The Department of Defense (DOD) says it erased text messages from a number of Trump-era top officials relating to the Jan. 6, 2021, attack on the US Capitol because it wiped their phones during the transition, The Hill reported Tuesday, citing a watchdog group that sued for the records disclosed.
According to The Hill, American Oversight “filed a public records request for the communications of former acting Defense Secretary Chris Miller and former Army Secretary Ryan McCarthy in the days after the attack on the Capitol. But they were informed during litigation that the records were not preserved.”
“DOD and Army conveyed to Plaintiff that when an employee separates from DOD or Army he or she turns in the government-issued phone, and the phone is wiped. For those custodians no longer with the agency, the text messages were not preserved and therefore could not be searched,” the agencies wrote in a March court filing, the news outlet reported.
The revelation comes weeks after reports that numerous officials at the Department of Homeland Security (DHS) also had their messages erased during the transition, including former acting Secretary Chad Wolf and his deputy Ken Cuccinelli. Both had their phones wiped following the inauguration.
The Secret Service claims the agency’s text messages were lost through a software transition, The Hill reported.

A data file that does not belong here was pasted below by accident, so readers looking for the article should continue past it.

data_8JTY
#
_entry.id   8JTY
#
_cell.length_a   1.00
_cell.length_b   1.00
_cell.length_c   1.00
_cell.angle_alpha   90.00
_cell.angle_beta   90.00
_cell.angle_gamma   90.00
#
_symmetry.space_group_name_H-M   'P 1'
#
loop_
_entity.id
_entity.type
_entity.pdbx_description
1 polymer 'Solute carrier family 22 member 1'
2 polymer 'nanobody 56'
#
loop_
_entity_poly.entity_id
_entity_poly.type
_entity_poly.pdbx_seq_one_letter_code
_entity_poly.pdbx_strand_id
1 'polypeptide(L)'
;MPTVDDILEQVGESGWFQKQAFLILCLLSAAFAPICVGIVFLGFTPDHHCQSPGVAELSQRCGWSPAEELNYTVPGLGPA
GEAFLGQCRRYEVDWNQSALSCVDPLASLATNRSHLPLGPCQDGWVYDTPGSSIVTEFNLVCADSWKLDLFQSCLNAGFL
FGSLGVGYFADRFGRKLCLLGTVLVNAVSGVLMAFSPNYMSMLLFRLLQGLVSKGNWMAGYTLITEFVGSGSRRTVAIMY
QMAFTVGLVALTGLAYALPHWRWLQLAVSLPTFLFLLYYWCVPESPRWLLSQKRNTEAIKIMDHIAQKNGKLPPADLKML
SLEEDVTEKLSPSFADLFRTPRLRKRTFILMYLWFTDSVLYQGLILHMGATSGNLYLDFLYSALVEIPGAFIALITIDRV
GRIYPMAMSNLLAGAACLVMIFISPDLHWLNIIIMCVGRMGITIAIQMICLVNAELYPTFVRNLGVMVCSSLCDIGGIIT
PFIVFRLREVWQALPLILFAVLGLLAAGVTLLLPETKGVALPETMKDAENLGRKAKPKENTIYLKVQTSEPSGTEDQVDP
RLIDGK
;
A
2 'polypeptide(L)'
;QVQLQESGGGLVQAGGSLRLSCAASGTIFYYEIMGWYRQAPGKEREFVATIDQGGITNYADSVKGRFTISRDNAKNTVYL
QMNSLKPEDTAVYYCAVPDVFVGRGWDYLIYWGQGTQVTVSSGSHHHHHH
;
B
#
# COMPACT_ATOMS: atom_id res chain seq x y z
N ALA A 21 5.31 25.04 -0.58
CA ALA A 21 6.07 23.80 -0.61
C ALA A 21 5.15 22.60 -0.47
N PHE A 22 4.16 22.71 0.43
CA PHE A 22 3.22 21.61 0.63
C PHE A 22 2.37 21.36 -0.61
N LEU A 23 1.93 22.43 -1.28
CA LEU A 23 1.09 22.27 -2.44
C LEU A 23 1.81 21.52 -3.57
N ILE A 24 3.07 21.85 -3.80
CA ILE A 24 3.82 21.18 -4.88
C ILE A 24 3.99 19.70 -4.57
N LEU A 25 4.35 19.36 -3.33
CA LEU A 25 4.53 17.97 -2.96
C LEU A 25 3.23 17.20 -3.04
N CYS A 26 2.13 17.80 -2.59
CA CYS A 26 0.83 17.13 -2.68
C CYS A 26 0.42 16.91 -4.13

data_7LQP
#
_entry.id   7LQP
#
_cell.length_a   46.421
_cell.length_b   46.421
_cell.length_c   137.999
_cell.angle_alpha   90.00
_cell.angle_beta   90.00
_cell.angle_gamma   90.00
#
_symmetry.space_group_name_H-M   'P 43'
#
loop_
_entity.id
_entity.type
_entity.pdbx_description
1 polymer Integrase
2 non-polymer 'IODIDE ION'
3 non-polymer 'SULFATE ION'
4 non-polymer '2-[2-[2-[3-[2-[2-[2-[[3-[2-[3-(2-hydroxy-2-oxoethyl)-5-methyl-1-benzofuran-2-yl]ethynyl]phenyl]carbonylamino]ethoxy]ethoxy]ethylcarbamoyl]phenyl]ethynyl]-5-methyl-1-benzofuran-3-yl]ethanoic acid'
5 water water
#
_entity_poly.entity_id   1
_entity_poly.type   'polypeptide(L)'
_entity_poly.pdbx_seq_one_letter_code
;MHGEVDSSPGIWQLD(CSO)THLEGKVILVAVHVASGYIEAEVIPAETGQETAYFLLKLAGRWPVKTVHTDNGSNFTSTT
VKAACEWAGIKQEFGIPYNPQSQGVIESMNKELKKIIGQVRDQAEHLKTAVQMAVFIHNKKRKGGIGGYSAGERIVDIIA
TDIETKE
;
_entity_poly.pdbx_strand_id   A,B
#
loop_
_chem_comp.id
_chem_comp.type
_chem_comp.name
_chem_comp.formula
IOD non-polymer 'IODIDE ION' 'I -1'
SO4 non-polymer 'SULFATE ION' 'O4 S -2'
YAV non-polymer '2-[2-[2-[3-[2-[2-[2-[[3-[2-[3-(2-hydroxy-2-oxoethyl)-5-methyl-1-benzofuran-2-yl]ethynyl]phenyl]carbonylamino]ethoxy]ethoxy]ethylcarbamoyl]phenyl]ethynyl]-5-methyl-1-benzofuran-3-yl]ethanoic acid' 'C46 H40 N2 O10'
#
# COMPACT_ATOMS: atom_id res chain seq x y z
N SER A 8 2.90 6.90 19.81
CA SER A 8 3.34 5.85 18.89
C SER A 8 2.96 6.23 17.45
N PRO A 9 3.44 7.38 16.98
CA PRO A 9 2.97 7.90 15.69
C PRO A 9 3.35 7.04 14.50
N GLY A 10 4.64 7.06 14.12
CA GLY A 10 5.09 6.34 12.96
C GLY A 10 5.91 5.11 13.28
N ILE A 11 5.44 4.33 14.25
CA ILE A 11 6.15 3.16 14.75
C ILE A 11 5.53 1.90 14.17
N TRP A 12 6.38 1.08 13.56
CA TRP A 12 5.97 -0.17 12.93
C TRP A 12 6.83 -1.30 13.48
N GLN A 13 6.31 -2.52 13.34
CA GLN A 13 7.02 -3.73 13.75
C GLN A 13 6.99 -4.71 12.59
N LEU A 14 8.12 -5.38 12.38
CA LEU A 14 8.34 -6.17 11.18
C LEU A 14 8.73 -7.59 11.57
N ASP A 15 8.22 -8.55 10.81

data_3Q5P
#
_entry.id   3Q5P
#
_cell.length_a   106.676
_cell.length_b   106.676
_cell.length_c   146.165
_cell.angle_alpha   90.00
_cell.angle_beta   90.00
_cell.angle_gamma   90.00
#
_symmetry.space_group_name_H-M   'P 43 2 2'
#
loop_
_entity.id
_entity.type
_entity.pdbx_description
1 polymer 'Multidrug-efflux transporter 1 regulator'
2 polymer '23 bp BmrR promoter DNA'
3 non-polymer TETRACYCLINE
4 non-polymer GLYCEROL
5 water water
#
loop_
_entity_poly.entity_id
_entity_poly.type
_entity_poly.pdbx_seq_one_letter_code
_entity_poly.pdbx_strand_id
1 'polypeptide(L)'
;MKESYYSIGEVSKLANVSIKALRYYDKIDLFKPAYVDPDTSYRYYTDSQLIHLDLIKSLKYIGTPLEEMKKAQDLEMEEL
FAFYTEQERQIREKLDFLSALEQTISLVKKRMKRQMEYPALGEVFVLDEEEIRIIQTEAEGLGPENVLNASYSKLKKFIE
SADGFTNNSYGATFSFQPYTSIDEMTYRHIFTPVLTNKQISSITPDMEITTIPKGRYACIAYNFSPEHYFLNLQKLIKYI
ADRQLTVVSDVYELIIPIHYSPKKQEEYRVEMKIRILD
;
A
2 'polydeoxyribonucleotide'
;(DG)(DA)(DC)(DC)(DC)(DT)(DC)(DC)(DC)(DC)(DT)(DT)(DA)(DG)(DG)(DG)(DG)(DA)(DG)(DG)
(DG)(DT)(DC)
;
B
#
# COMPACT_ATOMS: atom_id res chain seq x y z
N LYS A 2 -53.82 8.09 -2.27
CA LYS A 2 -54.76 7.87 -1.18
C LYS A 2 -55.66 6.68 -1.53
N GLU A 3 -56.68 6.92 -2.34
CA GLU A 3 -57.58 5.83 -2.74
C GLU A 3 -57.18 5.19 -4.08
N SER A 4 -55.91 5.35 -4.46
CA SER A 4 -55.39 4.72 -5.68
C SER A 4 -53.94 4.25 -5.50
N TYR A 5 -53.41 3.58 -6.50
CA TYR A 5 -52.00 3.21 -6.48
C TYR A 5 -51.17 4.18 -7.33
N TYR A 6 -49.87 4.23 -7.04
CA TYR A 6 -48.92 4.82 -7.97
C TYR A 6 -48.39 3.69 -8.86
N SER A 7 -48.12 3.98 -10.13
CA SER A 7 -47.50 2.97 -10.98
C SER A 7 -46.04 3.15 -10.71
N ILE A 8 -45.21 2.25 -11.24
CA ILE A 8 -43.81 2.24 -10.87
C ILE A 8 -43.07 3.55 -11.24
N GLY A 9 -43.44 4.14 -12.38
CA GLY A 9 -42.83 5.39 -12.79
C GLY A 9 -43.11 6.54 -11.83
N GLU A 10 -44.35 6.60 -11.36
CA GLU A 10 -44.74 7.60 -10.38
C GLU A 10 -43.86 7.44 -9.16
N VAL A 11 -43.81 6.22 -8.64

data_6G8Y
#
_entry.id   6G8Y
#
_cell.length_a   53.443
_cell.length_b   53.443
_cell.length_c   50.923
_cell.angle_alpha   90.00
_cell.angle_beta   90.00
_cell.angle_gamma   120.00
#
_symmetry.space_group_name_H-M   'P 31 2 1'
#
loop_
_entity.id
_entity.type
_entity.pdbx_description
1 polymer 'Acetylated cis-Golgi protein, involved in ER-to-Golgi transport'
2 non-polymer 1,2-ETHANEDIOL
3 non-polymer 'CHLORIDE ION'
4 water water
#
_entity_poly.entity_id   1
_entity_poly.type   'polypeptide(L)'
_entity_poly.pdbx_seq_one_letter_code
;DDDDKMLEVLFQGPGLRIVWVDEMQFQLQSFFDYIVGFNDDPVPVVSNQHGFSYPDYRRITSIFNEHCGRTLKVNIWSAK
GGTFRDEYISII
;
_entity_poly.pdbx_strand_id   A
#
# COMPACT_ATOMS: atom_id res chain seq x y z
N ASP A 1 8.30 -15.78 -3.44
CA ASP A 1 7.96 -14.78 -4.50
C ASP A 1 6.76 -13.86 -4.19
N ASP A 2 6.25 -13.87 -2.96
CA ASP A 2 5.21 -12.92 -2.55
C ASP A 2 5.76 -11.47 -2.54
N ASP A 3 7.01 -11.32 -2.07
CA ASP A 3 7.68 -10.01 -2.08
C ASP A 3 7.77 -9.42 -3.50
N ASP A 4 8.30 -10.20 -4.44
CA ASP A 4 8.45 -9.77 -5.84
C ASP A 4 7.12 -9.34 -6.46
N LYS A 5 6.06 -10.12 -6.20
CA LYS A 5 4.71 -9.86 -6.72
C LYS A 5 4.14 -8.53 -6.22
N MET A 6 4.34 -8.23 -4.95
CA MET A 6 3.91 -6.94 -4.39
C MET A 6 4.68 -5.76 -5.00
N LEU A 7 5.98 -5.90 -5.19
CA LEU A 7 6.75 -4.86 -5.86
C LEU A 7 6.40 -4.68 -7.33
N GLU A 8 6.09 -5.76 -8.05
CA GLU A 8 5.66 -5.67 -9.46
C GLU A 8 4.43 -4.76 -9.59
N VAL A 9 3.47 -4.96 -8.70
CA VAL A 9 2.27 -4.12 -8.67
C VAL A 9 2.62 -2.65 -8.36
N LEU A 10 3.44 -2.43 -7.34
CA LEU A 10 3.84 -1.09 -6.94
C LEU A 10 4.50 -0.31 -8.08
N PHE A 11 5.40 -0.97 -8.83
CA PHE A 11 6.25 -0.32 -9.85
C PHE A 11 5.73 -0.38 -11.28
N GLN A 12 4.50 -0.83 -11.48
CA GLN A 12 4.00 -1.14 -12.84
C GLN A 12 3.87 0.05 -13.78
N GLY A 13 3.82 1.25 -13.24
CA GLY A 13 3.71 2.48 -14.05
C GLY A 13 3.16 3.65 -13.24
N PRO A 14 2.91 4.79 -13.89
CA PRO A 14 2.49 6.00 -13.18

The inspector general at DHS notified Congress last month that text messages from Jan. 5 and Jan. 6 were “erased” as part of a device replacement program.
In response, American Oversight sent a letter to Attorney General Merrick Garland to investigate, noting that each official’s phone appears to have been wiped after their records request was filed.
“DOD has apparently deleted messages from top DOD and Army officials responsive to pending FOIA requests that could have shed light on the actions of top Trump administration officials on the day of the failed insurrection,” Heather Sawyer, the groups executive director, wrote in the letter, referring to the Freedom of Information Act.
“American Oversight accordingly urges you to investigate DOD’s actions in allowing the destruction of records potentially relevant to this significant matter of national attention and historical importance.”